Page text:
The opposition is urging the military to switch loyalties and pressure Maduro to cede to its demands, including freeing hundreds of political prisoners and setting a timetable for presidential elections. But many in the military, especially higher-ranking officers, have already hitched their fate to the revolution.

Following a 2002 coup, then-President Hugo Chavez, himself a former tank commander, carried out a deep purge of the military and promoted loyal officers to top positions in the government.

Maduro has expanded the military’s political power even further, giving them control of key sectors of the economy, such as food importation. He also rewarded soldiers with pay raises and bonuses that are the envy of civilians struggling amid triple-digit inflation and widespread shortages.

Even before the ballots were counted in the July 30 election for the constitutional assembly, Defense Minister Gen. Vladimir Padrino Lopez went in front of the cameras accompanied by the top military brass to celebrate the results as a defeat for imperialism.

Despite the outward loyalty, some cracks began to appear even before Sunday’s attack. At least 106 members of the armed forces, some of them junior officers, have been jailed for alleged crimes such as rebellion and treason since protests began in April, according to the lists provided by an army official on the condition of anonymity for fear of reprisal. There also have been a few high-profile defections from lower-ranked soldiers that have become social media sensations.

One is Giomar Flores, a low-ranking naval intelligence officer who in June released a video calling for the armed forces to uphold the constitution. Before fleeing to Colombia, where the video was recorded, he was assigned to policing food lines in Falcon state, a job that in theory afforded access to hard-to-find staples but which ended up turning him against the institution he loved.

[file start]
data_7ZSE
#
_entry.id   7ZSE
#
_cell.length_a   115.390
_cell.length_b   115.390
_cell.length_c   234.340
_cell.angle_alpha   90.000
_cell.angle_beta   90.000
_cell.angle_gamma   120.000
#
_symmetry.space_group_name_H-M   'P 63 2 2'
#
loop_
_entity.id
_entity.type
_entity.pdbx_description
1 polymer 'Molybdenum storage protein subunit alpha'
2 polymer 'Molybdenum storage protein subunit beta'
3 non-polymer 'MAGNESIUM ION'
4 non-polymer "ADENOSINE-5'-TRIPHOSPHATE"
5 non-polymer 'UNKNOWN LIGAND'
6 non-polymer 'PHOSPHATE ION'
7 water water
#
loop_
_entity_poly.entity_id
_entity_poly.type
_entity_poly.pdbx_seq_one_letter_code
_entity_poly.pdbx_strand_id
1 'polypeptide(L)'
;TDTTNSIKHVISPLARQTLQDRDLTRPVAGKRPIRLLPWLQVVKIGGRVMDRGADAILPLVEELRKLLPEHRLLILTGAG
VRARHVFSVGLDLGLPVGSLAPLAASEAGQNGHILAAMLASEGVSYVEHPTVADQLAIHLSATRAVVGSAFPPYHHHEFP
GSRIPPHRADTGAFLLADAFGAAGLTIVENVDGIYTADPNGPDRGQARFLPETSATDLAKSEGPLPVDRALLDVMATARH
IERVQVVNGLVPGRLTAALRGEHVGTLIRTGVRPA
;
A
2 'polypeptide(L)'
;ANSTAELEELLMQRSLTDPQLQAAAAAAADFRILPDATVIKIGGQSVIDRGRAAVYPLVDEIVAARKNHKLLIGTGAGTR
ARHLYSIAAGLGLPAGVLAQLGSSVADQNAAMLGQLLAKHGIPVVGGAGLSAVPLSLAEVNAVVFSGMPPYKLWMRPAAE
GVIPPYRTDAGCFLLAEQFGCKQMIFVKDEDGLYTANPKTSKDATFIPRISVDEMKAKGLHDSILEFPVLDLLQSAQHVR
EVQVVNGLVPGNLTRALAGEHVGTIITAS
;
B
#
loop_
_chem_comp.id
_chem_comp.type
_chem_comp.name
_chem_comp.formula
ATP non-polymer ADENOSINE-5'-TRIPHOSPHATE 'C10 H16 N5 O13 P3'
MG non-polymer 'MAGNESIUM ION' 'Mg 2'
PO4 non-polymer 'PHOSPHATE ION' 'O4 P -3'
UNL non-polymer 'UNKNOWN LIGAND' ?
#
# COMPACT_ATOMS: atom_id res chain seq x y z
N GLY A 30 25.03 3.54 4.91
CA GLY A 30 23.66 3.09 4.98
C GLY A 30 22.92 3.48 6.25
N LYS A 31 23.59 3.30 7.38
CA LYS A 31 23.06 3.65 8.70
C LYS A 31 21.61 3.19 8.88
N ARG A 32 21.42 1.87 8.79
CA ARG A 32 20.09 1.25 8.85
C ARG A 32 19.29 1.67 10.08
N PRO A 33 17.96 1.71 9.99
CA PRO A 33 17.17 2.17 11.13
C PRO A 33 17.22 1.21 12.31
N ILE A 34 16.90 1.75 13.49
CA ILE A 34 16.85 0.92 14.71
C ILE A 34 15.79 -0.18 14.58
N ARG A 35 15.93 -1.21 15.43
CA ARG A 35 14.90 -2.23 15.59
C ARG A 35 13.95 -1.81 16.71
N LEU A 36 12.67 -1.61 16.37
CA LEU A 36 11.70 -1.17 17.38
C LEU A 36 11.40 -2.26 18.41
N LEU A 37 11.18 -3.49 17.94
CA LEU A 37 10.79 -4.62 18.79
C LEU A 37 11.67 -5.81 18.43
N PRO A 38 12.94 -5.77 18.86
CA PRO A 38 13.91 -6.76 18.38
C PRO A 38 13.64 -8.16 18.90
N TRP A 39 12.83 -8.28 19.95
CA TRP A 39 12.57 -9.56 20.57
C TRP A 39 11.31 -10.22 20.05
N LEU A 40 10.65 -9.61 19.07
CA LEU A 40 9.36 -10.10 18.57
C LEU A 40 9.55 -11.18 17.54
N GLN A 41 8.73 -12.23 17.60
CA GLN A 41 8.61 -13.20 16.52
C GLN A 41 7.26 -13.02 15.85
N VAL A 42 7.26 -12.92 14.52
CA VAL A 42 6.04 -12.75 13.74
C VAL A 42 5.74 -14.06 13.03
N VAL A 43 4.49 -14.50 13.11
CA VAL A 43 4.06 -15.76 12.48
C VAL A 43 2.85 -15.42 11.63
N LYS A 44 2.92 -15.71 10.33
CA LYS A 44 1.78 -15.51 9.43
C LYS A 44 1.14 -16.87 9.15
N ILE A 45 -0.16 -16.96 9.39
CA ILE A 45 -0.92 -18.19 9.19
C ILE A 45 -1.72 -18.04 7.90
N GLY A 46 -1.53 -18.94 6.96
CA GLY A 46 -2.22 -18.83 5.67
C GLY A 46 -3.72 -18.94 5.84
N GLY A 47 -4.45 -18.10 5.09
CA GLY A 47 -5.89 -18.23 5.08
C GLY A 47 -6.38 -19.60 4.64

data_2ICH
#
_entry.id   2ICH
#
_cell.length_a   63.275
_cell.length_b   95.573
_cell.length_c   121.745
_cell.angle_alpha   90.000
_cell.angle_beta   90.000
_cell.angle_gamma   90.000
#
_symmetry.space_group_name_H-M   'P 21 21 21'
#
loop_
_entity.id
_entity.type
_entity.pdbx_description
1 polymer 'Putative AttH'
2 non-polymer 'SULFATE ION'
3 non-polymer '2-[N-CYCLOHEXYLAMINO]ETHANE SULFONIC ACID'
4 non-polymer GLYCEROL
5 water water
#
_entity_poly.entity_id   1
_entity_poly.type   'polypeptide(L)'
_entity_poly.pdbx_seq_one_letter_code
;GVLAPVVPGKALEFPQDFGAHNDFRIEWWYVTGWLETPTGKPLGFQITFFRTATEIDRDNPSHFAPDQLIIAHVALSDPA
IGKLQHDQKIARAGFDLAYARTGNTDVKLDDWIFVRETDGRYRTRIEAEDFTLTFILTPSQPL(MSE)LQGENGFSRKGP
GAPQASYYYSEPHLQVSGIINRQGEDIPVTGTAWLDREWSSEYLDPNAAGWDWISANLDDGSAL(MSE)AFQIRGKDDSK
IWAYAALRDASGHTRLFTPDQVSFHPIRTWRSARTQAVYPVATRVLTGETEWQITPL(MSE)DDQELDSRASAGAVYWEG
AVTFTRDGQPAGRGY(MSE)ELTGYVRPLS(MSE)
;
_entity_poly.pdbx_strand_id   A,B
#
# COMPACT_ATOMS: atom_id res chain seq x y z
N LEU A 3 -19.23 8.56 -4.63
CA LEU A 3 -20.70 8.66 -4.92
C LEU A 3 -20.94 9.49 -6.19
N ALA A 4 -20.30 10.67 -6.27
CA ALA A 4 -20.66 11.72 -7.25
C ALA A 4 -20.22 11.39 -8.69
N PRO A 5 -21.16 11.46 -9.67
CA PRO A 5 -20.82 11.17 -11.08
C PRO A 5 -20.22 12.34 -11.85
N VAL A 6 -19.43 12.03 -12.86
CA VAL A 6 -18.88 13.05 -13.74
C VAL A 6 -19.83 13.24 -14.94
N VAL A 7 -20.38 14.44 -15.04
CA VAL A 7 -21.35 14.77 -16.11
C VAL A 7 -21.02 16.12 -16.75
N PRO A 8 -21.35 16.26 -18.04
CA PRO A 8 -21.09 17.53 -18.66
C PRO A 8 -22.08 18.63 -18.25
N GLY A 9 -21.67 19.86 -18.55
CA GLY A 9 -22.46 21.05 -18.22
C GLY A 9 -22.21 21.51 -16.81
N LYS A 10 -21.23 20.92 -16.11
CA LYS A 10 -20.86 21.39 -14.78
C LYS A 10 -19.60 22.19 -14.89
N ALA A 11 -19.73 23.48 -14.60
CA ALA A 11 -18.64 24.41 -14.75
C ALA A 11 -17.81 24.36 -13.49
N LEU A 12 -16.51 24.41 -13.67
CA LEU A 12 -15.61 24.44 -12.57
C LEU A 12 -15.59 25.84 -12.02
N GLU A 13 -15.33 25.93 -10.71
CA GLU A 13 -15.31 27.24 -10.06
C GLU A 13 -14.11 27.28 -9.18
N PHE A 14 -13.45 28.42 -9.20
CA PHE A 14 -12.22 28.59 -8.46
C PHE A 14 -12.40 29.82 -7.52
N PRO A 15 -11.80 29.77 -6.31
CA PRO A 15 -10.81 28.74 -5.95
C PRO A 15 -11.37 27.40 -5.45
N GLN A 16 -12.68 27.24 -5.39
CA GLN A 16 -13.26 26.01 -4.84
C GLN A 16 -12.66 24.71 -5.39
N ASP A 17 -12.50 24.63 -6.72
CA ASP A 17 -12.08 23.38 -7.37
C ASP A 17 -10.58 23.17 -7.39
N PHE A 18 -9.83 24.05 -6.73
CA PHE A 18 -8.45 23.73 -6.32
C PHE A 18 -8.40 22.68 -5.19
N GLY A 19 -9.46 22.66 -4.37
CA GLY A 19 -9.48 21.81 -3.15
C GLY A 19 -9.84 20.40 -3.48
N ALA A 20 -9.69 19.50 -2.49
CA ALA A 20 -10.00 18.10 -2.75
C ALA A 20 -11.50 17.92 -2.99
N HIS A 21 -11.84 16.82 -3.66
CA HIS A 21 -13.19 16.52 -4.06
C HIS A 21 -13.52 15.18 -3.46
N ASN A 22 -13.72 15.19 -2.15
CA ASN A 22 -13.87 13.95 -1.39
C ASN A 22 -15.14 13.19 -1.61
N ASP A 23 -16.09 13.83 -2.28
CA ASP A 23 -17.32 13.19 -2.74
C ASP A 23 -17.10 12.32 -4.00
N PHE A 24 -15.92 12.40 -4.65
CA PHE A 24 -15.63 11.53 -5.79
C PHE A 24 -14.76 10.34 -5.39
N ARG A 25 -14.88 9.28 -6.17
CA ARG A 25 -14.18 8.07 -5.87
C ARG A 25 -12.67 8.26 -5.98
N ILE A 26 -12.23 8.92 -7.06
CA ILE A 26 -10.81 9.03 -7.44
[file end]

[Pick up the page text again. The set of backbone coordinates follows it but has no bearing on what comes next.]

“I decided my future was worth more than a bag of food,” the 25-year-old Flores said in an interview with The Associated Press from Bogota.

He said the top military command was corrupted by the government and divisions within the institution more apparent than ever.

“The armed forces today are like a snake, whose head is the top command that sadly is subordinated to the regime,” Flores said. “If you cut off the head, you’ll find us the troops.”

But a full-grown rebellion such as the one led by then-Lt. Col. Chavez in 1992 faces enormous obstacles, not the least of which is a dedicated counterespionage effort by Maduro.

“It’s very hard to create critical mass without being found out,” said Ivan Briscoe, head Latin American analyst for the International Crisis Group. “In an era of instant digital communications, authorities can be alerted to the risk of destabilization very quickly.”

Far from resolving Venezuela’s problems, a coup would trigger a full-blown international crisis and likely split the military, leading to even higher levels of violence approaching a civil war, Briscoe said. Opposition leaders, wary of awakening ghosts in a region that has turned its back on a century of military takeovers, are instead calling for behind-the-scenes pressure and restraint on using force against protesters.

A failure of the socialist system also could expose many senior officers to prosecution for human rights abuses and corruption. Several have already been targeted by U.S. sanctions, including the head of the army and national guard.

The opposition has gone to great lengths to say it will avoid a witch hunt if it gains power. But many in the military are unconvinced that any promises from the traditionally fragmented opposition can be taken seriously, given the huge challenges it would face governing, Garcia Plaza said.

“Many would rather trust the devil they know then the one they don’t,” he said.

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Associated Press writer Jorge Rueda reported this story in Caracas and AP writer Joshua Goodman reported from Bogota, Colombia.

Venezuela’s Ex-Foreign Minister Sworn In to Head New Assembly

August 4, 2017

CARACAS — Venezuela’s former foreign minister Delcy Rodriguez was on Friday sworn in as president of a new Constituent Assembly, which was installed by the government and authorized to expand the powers of leftist President Nicolas Maduro.

Governments from Spain to Canada to Argentina have spoken out against the assembly and the United States imposed sanctions on OPEC member Venezuela, which is grappling with a political and economic crisis.